We left off from a previous article, we were in the notion of change. In the event that any judge legislates from the bench, or even worse, if a particular matter is found just a bit outside of the exact language of the Constitution, when trial is over and the dust has settled, then and only then the case gets what is referred to as a “Precedent” which something not found precisely within the law, or if a judge has used his legislative powers the case therefore becomes landmark.
From that point on any city, county, state, or federal court can cite the precedent and if there is merit then that case becomes altered in lieu of its precedents. We have written scores of articles over the years at this website warning of vague language on behalf of the court; moreover, language that inspire people to do something that goes against the very document they’ve sworn by oath to uphold – The U.S. Constitution.
So for today we have brought two issues relating to the First Amendment that do not fall into anywhere within the Founders purview when the document was written and then ratified.
A national Muslim civil rights group has filed a complaint with the Williamson County Schools after a freshman was told she could not march in the homecoming parade with her Junior Reserve Officers’ Training Corps class while wearing a religious headscarf.
Fourteen-year-old Demin Zawity said she felt like crying when her commanding officers told her she couldn’t wear her headscarf with her military uniform, which she would be wearing for the first time at the parade. The scarf covers the hair and neck and is worn by many Muslim women as a sign of modesty; we do not believe that the scarf is traditionally religious, modesty sure, but religiously no.
“They were making something that is not such a huge deal into something so dramatic,” she told The (Nashville) Tennessean. “The next day was the parade, and I couldn’t march.”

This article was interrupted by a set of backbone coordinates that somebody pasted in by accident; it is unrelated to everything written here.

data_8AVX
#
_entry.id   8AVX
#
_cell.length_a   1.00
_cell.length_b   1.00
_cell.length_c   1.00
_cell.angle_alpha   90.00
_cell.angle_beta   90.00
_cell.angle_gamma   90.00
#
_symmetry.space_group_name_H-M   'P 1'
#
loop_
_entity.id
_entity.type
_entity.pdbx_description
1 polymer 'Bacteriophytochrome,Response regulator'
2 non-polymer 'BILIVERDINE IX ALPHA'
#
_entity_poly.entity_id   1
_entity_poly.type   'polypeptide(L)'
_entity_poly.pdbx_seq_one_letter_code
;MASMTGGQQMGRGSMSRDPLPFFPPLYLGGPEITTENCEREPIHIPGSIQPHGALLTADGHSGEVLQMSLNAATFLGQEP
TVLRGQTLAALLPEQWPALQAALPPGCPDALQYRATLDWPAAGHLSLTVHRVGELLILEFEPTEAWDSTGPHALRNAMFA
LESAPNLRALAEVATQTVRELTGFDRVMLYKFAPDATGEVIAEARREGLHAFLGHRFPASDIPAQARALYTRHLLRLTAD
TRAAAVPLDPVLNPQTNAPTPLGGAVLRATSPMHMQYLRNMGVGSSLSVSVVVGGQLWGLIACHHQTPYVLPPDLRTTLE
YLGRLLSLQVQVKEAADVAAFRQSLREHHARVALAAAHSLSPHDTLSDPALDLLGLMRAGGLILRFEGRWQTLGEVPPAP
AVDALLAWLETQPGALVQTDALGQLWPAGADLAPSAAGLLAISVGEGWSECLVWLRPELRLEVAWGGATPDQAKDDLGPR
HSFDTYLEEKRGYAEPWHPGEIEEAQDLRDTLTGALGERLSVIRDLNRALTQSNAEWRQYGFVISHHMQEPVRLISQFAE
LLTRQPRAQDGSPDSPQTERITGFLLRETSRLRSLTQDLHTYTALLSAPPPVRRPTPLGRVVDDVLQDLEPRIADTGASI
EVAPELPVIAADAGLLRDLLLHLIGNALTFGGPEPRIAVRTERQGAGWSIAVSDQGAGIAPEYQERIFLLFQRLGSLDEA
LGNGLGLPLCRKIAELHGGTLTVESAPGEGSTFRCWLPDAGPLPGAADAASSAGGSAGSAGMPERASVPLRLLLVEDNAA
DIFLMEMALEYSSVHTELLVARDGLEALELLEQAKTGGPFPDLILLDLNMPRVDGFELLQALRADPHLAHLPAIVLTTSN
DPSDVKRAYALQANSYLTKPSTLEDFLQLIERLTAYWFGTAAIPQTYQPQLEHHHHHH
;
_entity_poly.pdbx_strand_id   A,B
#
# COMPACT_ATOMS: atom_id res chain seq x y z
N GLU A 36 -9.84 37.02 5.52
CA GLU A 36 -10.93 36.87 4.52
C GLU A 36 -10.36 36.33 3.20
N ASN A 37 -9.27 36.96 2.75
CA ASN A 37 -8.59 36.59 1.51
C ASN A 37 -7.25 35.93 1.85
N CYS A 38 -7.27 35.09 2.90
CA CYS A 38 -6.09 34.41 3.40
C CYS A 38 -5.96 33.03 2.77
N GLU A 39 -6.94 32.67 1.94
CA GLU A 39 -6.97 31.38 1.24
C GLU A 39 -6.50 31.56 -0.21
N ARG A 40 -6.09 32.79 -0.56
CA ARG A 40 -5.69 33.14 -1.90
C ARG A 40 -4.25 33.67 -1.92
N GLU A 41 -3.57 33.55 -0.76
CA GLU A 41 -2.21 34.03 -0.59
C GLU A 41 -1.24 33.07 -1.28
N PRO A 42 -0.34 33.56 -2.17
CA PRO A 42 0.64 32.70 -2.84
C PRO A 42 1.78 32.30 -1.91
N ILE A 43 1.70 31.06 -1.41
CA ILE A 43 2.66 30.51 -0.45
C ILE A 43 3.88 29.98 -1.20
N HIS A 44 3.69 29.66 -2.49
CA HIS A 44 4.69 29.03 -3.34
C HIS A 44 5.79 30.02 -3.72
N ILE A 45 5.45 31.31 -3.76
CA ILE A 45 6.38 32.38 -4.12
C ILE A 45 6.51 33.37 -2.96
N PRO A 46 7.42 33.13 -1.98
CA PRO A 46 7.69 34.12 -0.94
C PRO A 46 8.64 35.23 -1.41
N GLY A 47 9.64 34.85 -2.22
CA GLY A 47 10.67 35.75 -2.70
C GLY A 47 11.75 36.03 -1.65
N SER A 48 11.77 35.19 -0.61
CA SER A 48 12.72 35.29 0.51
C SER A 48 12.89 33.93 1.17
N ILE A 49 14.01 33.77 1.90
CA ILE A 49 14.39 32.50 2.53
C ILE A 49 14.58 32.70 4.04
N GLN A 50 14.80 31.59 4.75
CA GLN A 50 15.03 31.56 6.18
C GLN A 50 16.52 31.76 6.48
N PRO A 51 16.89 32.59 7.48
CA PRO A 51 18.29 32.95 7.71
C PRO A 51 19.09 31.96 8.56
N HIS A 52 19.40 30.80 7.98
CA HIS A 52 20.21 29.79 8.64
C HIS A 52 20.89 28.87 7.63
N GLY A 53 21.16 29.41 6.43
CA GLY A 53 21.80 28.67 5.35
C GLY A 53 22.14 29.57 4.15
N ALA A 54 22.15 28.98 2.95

School spokeswoman Carol Birdsong said the district follows military regulations for the U.S. Army program.“Junior ROTC only exists at high schools if approved by the U.S. military,” she said.
Zawity’s mother, Perishan Hussein, said she contacted the Council on American-Islamic Relations about her daughter’s treatment. (What treatment?)
“There are some Muslims who say she shouldn’t be involved in this, and there will be Americans who say she needs to assimilate,” Hussein said. “She’s an American. I’m an American. She has a right to stand up for her rights.”
And make no mistake about it she does have this right. But the critical issue involved here is not ‘her rights’ but rather the U.S. Army’s rights pursuant to their dictates and rights. [So this is the matter which we’ve been writing about in our treatises through the years.]
The Council on American-Islamic Relations (CAIR) sent an Oct. 13 letter to Williamson County schools Director Mike Looney asking for an apology to the teen and a change of policy by the JROTC program. The letter argues that schools are not bound by the codes and regulations of the U. S. Army. Nothing like trying to change a 220 year uniform order.
“This failure to protect religious rights sends a negative message to students of all faiths,” the letter states. And here is where the line – as far as we’re concerned gets drawn. Is this “headscarf” part of any particular religious liturgy? No. Or is it a symbol of humility? And this is where the inconceivable travesty occurs; practicing a religion is one thing; however, when that religion and its ordinances cause a person to dress or wear something that is not allowed – it remains not allowed. Otherwise and this is the exact problem with Eric Holder and his clone Tony Perez of the Justice Department (DOJ)are not understanding; there are rights and equal rights and what they are doing is allowing for “Special Rights.”
The other of the two issues we want to bring forth in this writing is this notion of making reasonable accommodations for the student to practice her faith while at school; and lastly for Jon and Elaine Huguenin who were denied their fundamental right of free speech and religious commitment by exercising their choice not to photograph a same-sex wedding ceremony. Anyone want to take a guess as to what reasonable accommodation means?